This new interest in psychedelics is also bringing more people into contact with traditional understandings of these plants and fungi, often through intensely embodied and affective experiences of their consumption. Such engagements destabilize modern ontological categories, eroding the boundaries of “drugs,” “medicine,” and “spirituality.” A new vocabulary is taking root among practitioners: no longer “psychedelics,” they are now often referred to as entheogens (meaning, from the Greek, to generate the divine within); or simply as medicine, often personified as teachers, and their effects referred to simply as healing. These practices create relationships between modern people and nonhuman—and in some cases non-material—entities. They suggest emergent forms of contemporary spirituality in North and South America, Europe, and other modern settler societies that are new iterations of old themes. An interview with Dimitri Mugianis, a former activist for ibogaine as addiction treatment, illustrates the complex syncretism of these substances in the contemporary United States.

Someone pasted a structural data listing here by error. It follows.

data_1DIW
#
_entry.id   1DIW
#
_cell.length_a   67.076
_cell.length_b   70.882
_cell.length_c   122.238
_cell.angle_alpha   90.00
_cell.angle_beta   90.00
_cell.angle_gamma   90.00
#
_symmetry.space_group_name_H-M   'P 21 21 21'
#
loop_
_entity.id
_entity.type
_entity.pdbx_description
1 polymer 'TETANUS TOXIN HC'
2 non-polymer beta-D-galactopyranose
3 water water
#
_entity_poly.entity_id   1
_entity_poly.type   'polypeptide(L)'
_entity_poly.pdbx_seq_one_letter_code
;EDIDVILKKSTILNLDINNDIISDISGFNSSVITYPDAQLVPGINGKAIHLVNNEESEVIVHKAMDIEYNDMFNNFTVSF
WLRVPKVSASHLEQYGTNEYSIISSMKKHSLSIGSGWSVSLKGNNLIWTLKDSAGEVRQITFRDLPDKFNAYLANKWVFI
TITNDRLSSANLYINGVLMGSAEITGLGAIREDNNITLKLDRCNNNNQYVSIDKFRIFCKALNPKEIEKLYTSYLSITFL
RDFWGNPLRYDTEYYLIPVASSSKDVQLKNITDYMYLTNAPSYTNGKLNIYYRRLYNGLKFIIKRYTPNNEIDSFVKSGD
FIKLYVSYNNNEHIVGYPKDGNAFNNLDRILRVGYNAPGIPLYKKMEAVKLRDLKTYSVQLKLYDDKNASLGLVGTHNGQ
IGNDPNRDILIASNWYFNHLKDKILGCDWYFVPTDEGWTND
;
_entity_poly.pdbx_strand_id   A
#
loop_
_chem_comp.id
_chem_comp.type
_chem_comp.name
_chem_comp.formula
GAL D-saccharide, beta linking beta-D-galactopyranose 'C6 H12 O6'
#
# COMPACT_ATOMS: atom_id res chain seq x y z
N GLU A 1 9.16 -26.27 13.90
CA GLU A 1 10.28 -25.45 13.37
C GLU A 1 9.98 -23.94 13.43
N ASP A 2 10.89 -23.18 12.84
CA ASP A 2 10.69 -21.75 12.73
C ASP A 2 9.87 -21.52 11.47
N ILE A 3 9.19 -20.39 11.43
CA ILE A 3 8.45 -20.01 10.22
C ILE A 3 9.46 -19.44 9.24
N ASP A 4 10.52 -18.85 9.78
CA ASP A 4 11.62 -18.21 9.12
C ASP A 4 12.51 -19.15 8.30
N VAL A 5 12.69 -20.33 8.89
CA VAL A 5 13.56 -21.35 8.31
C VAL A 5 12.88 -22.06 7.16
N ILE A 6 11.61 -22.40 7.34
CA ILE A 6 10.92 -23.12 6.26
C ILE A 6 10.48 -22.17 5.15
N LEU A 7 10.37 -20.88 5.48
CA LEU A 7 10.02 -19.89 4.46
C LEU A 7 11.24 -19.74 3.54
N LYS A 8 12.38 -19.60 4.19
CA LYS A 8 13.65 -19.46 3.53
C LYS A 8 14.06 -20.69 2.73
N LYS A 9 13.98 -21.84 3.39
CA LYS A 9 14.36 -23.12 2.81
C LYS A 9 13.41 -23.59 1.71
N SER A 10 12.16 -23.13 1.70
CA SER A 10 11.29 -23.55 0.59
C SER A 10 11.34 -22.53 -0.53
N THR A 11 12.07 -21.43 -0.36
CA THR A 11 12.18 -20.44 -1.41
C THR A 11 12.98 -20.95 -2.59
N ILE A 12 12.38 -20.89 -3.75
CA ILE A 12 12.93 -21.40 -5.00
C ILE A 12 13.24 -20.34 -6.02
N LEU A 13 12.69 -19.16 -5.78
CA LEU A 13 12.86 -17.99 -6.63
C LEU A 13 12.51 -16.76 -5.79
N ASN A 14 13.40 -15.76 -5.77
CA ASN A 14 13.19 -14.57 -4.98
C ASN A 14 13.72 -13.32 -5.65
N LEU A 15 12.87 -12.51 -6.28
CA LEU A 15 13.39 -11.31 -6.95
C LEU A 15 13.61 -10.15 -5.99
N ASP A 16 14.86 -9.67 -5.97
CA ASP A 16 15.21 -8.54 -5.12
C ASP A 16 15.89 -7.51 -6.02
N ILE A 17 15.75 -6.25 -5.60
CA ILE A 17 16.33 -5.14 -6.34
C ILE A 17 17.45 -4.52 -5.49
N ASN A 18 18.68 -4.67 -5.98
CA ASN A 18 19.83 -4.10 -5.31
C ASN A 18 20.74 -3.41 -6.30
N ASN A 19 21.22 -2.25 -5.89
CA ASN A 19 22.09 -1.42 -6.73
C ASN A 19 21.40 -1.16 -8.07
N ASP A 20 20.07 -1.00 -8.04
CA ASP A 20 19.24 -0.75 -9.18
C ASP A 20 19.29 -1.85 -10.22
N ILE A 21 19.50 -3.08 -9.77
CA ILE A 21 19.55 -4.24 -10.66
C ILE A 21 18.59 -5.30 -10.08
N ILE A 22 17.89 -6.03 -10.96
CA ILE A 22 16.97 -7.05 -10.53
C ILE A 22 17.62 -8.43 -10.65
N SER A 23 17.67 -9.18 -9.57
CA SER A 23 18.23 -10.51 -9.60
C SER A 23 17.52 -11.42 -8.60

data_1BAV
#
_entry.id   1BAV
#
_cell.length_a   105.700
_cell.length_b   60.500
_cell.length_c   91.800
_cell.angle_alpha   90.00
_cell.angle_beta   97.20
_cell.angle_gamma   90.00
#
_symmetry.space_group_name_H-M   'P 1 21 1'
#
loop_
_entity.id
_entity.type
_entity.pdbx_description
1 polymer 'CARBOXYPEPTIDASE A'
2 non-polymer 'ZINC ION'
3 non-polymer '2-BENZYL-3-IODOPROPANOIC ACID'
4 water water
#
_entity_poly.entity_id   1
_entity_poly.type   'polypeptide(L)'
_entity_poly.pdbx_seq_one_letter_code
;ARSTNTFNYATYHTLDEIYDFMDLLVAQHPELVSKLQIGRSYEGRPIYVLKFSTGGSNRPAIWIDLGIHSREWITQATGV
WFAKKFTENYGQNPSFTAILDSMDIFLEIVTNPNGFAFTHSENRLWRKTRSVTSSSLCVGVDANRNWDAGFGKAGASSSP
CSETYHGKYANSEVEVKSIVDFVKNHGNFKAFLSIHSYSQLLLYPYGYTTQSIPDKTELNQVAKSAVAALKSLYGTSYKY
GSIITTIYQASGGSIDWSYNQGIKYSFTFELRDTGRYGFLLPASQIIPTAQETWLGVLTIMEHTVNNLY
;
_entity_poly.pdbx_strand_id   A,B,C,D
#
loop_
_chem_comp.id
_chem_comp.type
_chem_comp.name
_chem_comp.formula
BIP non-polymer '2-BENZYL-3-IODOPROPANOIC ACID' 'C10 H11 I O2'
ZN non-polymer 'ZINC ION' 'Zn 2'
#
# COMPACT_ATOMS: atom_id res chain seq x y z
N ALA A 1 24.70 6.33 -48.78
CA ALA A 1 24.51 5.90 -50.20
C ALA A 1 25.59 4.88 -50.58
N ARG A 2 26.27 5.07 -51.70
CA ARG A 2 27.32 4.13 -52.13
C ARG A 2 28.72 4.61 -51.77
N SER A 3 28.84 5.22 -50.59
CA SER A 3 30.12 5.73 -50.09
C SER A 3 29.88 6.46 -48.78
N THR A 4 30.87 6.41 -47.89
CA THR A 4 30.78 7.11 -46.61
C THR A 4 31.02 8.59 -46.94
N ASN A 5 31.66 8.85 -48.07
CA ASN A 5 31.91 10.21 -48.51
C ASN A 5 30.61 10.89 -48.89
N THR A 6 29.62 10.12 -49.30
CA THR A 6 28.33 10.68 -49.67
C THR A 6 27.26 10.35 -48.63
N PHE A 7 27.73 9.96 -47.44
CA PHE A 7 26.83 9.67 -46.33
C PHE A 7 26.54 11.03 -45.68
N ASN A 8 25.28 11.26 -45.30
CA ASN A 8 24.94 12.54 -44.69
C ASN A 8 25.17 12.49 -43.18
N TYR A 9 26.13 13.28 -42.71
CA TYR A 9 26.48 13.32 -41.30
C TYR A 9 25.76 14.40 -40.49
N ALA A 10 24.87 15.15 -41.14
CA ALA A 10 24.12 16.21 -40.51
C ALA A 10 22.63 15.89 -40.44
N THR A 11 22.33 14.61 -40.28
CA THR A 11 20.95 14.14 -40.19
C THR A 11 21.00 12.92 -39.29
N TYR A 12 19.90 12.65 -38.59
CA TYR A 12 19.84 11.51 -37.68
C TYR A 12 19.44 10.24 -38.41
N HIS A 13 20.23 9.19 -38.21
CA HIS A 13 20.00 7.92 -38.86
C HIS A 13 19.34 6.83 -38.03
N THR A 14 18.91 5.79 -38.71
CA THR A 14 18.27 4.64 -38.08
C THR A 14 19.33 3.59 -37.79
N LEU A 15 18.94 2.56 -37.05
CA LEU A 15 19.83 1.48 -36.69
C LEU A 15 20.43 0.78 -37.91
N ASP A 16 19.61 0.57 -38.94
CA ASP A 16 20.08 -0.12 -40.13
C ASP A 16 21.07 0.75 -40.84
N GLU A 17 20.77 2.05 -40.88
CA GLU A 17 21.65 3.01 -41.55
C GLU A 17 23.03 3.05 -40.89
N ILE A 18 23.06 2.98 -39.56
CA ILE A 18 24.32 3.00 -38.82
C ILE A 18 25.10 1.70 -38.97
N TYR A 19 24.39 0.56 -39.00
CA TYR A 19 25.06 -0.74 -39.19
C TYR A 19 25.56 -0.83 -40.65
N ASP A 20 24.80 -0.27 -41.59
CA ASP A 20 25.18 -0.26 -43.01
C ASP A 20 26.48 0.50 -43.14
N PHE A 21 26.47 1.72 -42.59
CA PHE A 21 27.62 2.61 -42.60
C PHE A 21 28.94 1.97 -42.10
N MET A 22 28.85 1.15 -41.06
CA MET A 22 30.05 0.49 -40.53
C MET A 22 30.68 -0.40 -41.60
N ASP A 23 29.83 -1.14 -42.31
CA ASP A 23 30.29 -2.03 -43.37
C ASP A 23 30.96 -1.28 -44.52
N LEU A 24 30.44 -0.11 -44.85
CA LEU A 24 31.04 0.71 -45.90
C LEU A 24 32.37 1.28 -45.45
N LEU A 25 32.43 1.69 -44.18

Lastly, from ethnographic accounts of peyote dating back to the late-nineteenth century (Dawson 2019) to the popular theories of amateur ethno-mycologists in the twentieth century (Letcher 2008), anthropology has been entangled with the cultural meanings of these plants and fungi ever since they became known outside of their local communities. We hope this series sheds light on the role anthropology is still playing in how these substances are understood inside and outside the academy.
1. Some consider the psilocybin trial at Johns Hopkins’ Behavioral Pharmacology Research Unit in 2000 to be the watershed research trial of the contemporary period.